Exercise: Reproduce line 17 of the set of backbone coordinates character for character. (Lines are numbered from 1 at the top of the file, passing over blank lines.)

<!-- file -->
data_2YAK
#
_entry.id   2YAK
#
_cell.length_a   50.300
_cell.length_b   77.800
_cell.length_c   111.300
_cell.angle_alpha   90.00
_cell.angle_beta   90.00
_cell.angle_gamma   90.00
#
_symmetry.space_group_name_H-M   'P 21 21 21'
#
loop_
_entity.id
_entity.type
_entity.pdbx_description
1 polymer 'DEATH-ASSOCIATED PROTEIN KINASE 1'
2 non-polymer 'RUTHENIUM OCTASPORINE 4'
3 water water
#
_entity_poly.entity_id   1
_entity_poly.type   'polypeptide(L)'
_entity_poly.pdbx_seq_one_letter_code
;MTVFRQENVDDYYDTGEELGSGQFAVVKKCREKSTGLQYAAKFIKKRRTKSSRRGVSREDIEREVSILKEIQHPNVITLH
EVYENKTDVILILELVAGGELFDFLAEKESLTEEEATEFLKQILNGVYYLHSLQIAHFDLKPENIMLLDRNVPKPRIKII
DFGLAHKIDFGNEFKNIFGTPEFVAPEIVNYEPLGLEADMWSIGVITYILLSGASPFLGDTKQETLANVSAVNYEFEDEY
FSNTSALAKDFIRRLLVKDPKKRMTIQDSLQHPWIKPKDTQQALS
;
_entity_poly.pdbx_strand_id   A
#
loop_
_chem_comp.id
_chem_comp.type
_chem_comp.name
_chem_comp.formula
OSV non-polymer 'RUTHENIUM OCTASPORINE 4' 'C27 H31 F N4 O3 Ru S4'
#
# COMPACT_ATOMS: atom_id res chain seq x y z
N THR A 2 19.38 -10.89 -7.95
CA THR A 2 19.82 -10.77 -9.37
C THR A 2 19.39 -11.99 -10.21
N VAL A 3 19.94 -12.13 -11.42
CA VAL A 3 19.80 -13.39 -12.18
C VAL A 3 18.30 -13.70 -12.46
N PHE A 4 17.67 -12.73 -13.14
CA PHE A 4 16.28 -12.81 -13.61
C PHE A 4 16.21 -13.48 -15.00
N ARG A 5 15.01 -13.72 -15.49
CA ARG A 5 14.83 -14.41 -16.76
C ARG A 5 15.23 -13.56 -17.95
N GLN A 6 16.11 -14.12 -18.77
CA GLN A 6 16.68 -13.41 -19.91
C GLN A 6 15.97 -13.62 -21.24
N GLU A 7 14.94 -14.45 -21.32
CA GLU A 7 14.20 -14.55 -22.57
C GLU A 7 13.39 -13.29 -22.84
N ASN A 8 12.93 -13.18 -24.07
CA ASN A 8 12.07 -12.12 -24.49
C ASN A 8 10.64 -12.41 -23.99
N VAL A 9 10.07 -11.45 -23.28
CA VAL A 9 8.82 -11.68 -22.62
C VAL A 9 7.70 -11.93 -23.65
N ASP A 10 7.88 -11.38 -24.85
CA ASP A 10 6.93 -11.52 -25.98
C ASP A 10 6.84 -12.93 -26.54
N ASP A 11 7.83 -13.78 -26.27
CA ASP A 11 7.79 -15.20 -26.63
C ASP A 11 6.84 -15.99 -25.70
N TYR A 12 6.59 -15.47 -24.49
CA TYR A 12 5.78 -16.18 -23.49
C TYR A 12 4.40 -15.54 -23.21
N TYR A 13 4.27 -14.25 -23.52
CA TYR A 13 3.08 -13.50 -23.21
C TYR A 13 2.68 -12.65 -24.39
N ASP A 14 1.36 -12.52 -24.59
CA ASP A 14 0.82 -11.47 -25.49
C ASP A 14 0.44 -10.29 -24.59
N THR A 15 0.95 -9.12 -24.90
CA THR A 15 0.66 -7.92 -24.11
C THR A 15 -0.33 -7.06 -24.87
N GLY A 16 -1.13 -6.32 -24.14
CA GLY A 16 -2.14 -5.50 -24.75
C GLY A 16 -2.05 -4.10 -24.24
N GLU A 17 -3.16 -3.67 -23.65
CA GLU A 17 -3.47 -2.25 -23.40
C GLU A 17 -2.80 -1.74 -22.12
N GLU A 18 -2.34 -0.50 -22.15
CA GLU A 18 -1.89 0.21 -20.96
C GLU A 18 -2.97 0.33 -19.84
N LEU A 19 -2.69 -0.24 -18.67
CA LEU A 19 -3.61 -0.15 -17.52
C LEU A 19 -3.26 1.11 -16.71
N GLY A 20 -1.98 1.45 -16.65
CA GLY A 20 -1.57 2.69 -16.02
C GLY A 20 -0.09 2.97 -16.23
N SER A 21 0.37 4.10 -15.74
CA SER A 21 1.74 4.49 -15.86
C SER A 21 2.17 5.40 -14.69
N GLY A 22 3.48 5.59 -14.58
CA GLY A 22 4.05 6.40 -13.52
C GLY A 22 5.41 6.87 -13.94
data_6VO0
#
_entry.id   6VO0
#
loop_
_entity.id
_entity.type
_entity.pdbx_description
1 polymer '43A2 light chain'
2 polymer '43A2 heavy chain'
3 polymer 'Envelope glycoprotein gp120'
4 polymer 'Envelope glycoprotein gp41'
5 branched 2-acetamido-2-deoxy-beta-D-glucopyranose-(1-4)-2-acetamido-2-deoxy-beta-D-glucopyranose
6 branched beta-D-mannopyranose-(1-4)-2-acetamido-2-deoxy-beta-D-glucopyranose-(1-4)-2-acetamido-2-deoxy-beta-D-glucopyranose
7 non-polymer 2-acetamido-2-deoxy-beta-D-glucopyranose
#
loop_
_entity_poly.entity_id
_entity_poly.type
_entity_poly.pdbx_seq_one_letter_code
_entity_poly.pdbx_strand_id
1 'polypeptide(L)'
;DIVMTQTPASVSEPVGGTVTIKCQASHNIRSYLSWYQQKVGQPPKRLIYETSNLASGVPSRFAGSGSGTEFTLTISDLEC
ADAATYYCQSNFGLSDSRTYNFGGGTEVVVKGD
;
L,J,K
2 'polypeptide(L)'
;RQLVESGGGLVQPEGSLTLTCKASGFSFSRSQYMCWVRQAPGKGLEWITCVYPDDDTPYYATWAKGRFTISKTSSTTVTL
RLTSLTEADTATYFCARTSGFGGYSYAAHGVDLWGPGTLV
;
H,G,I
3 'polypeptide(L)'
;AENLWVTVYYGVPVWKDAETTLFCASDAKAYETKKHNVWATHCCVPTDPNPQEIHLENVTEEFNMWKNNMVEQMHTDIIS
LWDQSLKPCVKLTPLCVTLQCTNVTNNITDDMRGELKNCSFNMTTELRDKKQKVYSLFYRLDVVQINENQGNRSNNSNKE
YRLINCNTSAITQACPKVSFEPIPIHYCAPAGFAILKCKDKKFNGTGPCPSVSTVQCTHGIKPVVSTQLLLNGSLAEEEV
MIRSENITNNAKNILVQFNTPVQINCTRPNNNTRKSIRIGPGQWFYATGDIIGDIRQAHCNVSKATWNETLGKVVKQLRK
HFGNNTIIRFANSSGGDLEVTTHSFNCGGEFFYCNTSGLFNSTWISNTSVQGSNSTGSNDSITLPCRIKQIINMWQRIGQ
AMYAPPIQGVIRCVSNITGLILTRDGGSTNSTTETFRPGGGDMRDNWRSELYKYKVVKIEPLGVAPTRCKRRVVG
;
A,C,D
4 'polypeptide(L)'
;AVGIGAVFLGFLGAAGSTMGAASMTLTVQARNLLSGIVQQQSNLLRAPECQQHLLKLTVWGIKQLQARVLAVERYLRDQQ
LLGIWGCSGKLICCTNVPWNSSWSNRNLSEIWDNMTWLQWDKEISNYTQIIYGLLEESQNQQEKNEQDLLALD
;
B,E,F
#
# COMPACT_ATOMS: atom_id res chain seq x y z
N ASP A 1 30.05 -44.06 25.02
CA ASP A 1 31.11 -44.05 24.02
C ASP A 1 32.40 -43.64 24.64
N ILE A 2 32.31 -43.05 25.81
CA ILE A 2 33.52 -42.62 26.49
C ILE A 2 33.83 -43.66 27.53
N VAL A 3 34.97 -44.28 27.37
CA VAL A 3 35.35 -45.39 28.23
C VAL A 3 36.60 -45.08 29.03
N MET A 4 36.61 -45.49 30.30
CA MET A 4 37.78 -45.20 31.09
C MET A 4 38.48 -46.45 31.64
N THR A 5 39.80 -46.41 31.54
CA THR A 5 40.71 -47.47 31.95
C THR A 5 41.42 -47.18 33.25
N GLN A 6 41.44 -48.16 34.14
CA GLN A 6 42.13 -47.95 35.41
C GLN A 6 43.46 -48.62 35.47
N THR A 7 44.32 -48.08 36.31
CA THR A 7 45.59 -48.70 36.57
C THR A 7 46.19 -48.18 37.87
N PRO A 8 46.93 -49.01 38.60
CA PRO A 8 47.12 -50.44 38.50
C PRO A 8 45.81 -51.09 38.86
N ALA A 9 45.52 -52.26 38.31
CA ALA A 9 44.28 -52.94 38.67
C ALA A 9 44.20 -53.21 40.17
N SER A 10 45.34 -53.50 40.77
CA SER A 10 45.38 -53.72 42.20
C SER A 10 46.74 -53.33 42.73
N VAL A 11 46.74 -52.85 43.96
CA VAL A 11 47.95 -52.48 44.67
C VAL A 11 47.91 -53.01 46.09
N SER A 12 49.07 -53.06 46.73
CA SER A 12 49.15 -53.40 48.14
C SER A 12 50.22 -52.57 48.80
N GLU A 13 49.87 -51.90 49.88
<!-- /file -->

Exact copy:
_entity.pdbx_description